New Chemotherapy Drug for Advanced Breast Cancer
The Food and Drug Administration (FDA) has approved a new chemotherapy drug for the treatment of some cases of metastatic and locally advanced breast cancer.
Ixabepilone (Ixempra) was approved for women with advanced breast cancers that fail to respond to standard chemotherapy agents such as anthracyclines, taxanes, or capecitabine (Xeloda). Ixabepilone was also approved for use in combination with capecitabine for the treatment of advanced breast cancer in certain women, including those whose cancers have become resistant to treatment with an anthracycline and a taxane.
The drug, manufactured by Bristol-Myers Squibb, belongs to a new class of chemotherapy agents known as epothilone analogs. These medicines target proteins involved in cell division. Epothilones work in a similar manner as taxanes, but unlike the taxanes they do not require patients to be premedicated to prevent possible allergic reactions.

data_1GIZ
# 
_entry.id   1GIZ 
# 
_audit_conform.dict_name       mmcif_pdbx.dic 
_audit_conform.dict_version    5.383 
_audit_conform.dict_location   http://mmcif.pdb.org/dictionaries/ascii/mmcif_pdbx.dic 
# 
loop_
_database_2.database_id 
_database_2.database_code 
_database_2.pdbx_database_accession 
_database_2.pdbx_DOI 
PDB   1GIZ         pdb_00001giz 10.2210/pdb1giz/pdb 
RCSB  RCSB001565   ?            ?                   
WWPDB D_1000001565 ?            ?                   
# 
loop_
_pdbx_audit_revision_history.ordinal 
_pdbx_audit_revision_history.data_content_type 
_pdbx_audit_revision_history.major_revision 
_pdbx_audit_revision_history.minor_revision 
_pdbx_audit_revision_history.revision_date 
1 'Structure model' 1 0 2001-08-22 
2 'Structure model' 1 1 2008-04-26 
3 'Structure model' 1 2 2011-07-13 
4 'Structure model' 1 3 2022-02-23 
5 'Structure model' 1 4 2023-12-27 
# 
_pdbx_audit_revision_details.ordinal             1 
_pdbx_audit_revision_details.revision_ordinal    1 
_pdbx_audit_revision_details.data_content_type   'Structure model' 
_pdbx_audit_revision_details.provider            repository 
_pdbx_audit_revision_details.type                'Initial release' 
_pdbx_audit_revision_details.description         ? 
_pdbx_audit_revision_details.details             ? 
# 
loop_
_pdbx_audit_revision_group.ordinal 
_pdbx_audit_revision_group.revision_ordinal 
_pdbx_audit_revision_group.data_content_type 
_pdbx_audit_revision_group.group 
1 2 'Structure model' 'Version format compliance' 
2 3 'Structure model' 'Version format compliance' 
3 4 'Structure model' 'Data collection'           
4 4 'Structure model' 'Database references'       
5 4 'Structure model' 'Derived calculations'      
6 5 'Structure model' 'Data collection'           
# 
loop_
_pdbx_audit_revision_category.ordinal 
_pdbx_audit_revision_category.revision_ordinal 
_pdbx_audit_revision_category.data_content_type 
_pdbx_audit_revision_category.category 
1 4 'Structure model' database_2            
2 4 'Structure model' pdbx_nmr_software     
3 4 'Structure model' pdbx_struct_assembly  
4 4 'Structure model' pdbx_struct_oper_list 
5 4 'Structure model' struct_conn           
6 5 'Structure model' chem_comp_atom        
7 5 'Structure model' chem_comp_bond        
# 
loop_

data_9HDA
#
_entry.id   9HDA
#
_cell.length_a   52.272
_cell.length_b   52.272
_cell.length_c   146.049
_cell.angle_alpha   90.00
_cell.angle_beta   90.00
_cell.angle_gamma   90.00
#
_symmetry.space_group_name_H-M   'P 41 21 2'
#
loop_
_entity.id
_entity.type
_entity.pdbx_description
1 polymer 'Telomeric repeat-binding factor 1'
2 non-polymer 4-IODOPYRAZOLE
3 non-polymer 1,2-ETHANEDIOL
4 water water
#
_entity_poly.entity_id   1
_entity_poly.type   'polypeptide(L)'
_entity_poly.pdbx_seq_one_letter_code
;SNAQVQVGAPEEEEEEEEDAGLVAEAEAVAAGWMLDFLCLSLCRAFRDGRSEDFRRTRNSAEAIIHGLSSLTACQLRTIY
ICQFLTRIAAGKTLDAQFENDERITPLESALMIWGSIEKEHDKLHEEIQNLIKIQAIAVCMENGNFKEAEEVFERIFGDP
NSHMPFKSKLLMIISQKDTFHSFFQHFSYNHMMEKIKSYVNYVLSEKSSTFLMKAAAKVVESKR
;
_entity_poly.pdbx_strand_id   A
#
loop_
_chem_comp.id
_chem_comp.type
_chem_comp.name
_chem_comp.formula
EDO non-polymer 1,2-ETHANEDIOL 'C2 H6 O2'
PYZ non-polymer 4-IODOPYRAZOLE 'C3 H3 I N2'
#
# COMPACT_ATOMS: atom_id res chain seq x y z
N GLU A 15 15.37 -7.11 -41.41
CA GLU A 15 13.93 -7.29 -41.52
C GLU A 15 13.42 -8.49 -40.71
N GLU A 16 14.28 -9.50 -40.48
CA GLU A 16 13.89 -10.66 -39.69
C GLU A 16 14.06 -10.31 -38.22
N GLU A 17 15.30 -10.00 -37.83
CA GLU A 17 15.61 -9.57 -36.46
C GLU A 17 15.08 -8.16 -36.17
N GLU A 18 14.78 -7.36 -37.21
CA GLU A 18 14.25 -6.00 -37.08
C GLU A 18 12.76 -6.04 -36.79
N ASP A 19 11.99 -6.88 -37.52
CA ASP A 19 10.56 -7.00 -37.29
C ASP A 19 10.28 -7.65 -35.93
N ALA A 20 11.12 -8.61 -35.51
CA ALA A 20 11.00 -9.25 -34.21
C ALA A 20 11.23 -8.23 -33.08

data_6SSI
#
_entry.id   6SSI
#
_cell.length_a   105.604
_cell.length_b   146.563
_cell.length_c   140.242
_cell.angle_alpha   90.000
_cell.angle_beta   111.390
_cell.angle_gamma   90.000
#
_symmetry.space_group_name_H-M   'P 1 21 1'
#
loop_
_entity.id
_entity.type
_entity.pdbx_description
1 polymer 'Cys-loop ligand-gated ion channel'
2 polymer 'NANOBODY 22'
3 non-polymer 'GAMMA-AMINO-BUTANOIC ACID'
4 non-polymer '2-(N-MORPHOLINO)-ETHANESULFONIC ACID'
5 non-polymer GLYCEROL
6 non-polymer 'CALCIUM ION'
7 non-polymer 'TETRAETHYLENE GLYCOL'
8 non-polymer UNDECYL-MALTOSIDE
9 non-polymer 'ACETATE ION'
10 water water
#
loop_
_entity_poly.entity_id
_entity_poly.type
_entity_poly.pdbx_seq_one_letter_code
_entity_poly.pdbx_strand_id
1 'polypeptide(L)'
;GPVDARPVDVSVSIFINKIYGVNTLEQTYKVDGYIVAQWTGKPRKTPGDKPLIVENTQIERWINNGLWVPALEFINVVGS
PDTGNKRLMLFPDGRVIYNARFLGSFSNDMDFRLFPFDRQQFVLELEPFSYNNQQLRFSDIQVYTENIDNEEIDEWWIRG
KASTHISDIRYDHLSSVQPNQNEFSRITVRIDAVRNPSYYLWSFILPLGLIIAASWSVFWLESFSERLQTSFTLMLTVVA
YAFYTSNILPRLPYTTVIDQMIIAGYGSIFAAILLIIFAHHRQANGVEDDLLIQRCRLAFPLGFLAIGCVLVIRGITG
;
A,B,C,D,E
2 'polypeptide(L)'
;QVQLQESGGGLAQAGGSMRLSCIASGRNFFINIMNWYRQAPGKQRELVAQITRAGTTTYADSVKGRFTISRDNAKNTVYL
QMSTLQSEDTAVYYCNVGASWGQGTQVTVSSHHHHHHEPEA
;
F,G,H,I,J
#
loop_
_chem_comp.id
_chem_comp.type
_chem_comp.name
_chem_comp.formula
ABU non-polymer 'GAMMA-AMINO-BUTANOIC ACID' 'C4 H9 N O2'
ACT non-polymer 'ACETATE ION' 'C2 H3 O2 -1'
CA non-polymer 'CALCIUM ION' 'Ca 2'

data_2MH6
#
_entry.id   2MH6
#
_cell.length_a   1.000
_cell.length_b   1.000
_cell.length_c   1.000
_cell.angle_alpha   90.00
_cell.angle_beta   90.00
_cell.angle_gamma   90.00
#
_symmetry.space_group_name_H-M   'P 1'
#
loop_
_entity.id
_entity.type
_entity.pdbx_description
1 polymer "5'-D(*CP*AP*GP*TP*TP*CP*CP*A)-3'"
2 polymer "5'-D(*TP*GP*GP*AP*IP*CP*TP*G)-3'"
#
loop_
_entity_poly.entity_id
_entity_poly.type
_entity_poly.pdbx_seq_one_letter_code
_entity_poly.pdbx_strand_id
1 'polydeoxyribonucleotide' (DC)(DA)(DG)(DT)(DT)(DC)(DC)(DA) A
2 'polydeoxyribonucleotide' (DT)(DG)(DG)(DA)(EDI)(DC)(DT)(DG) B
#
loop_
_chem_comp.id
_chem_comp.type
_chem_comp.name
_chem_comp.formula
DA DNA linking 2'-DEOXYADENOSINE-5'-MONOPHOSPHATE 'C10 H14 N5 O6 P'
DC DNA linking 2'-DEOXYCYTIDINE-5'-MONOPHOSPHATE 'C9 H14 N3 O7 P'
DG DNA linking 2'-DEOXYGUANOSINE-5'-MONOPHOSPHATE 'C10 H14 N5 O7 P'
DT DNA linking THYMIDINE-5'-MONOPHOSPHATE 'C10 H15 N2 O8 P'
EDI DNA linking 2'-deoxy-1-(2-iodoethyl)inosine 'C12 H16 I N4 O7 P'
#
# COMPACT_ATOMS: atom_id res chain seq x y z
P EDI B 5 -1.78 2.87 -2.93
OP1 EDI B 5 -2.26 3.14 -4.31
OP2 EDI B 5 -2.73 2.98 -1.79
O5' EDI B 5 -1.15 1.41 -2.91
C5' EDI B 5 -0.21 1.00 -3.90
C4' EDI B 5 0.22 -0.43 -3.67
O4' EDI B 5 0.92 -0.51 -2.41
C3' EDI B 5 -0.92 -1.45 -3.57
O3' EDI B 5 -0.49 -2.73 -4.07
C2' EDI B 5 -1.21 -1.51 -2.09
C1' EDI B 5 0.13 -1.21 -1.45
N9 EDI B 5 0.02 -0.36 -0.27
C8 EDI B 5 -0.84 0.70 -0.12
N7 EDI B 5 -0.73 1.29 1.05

Approval was granted based on two multicenter trials that tested ixabepilone either as a single therapy or in combination with capecitabine in patients with metastatic or locally advanced breast cancer. One of the trials was a randomized phase III study involving 752 women. Among the combination group, the median time the disease took to progress was 5.8 months compared with 4.2 months in the capecitabine alone group.
Side effects from ixabepilone were similar in both studies and included tingling or numbness in the hands and feet, fatigue, nausea, vomiting, and muscle pain.
Ixabepilone is also being studied as a treatment for other cancers, including prostate, endometrial, kidney, and non-Hodgkin lymphoma.